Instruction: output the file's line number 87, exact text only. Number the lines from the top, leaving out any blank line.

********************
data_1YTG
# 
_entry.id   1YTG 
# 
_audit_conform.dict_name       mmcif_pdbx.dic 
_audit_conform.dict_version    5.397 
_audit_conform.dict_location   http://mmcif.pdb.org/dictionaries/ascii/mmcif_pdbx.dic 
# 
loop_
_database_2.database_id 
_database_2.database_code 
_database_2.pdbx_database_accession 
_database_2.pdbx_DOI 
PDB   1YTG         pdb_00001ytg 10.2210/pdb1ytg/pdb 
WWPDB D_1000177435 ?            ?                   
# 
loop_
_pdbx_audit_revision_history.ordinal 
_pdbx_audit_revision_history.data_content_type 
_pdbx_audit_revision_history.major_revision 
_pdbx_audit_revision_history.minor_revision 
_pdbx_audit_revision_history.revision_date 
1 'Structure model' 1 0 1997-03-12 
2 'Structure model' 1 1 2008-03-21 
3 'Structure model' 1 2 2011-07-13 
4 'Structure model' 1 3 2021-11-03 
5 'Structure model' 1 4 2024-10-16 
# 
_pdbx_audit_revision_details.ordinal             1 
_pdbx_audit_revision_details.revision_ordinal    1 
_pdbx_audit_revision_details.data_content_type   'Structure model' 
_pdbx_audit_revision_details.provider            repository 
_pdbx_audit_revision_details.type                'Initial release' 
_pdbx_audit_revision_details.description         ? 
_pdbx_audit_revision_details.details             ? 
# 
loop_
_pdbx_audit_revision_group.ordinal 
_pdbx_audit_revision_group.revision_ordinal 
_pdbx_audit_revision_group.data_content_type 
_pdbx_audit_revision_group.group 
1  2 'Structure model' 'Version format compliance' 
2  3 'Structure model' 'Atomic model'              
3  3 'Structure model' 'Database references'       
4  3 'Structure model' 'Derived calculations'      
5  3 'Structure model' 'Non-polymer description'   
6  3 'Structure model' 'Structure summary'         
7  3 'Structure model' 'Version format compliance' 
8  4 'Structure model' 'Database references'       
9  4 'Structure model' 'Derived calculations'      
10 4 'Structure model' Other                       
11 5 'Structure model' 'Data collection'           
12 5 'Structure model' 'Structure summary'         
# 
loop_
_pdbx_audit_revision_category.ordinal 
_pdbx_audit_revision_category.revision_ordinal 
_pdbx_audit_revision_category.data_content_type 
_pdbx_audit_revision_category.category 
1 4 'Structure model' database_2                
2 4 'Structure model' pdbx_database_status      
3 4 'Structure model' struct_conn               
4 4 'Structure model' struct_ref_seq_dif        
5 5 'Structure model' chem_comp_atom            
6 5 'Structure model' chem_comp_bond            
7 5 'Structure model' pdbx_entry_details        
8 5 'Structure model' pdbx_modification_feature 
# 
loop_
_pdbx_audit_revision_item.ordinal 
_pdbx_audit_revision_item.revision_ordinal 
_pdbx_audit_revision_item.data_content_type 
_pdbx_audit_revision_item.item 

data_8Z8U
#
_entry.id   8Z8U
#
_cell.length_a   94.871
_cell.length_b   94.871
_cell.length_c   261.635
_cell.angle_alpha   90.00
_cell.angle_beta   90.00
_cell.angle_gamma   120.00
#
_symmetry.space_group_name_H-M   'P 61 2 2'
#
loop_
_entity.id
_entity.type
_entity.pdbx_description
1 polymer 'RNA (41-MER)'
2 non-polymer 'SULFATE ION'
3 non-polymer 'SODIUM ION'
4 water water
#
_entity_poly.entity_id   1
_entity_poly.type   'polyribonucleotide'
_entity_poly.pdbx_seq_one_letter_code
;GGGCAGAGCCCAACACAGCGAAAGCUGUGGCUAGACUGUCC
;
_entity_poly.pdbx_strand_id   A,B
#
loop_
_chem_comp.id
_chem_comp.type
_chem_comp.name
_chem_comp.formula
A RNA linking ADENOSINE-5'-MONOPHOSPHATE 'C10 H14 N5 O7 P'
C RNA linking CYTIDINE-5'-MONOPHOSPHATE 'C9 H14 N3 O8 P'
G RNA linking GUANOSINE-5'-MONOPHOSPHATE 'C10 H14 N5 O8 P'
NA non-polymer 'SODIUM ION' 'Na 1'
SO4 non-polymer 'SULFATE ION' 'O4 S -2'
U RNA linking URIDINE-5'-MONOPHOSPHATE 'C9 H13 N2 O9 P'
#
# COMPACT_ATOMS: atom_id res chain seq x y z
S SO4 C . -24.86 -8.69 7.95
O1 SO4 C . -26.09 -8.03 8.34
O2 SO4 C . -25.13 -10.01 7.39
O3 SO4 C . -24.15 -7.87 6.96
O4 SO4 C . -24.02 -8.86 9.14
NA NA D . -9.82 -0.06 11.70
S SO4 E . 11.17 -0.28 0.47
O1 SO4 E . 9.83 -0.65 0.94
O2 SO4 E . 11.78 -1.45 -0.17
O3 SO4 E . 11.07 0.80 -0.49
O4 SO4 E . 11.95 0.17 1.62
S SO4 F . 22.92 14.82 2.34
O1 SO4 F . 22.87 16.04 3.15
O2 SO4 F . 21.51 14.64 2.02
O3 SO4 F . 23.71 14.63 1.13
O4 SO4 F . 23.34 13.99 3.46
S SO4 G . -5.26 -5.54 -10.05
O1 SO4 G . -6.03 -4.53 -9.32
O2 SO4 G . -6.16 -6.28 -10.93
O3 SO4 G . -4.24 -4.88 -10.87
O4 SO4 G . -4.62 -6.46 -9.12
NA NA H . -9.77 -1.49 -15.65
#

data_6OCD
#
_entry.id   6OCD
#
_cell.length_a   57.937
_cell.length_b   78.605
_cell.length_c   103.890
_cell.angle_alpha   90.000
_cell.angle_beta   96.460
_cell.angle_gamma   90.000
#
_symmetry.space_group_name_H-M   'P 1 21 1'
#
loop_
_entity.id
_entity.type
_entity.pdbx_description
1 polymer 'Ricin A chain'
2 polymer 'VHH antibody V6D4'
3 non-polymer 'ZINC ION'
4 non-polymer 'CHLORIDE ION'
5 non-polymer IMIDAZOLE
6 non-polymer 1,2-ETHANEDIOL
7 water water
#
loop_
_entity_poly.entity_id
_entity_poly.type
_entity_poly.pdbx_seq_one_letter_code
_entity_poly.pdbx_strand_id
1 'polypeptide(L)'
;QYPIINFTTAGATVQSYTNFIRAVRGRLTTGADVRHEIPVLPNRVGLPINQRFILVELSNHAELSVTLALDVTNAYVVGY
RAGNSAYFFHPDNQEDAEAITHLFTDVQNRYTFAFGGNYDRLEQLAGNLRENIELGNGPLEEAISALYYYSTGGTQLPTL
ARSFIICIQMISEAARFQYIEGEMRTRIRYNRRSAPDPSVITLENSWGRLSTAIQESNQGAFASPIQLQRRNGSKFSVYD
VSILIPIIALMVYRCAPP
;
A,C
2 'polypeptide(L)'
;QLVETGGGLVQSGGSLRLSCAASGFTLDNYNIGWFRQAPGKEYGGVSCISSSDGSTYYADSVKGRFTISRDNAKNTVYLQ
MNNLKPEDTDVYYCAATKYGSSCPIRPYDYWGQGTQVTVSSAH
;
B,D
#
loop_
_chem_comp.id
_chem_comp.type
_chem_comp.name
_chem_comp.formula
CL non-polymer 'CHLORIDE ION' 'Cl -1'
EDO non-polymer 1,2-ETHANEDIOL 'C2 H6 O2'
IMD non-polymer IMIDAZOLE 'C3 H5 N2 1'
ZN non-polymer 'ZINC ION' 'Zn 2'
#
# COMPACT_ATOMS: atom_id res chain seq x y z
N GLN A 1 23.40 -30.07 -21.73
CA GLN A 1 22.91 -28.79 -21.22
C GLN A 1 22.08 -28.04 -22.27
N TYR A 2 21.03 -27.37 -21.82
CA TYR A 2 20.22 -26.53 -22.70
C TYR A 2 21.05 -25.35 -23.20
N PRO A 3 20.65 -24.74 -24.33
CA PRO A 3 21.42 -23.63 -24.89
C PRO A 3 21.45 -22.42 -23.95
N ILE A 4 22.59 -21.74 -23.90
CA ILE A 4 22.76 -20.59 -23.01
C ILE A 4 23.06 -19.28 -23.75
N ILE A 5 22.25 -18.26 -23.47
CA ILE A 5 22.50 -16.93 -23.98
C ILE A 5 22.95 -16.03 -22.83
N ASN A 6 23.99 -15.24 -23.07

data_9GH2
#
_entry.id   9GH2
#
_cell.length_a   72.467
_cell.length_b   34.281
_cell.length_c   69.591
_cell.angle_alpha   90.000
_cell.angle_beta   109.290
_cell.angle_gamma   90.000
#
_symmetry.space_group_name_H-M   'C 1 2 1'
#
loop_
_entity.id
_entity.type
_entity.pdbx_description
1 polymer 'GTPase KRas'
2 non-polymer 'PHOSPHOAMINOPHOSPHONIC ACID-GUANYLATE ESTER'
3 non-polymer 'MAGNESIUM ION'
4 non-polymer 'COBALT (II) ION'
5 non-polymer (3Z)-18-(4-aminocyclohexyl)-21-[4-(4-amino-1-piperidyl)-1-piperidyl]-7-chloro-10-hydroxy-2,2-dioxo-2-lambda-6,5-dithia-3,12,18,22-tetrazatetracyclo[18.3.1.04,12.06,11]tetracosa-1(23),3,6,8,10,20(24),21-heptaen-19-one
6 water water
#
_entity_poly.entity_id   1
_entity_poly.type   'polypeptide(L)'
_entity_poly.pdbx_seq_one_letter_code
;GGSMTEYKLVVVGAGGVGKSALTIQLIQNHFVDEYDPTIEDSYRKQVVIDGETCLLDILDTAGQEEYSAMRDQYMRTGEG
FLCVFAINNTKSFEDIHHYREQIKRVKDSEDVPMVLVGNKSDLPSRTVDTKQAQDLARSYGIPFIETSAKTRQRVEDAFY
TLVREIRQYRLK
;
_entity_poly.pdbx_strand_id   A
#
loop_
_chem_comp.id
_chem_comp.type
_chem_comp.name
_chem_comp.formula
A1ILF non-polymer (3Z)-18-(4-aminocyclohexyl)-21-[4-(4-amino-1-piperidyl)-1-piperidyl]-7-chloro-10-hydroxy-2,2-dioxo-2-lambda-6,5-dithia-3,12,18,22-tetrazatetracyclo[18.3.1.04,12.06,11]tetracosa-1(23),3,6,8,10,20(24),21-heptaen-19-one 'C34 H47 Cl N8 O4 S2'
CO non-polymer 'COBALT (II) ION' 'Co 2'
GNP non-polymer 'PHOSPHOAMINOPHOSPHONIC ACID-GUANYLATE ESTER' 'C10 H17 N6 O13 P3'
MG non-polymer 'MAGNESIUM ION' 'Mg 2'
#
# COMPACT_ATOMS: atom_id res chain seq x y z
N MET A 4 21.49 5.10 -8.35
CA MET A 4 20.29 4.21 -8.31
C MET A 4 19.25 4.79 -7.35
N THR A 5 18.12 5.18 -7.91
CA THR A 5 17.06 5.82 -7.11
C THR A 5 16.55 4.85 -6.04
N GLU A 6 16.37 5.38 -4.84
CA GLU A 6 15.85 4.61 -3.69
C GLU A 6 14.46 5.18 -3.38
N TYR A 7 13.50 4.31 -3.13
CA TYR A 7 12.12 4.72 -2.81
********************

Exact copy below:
loop_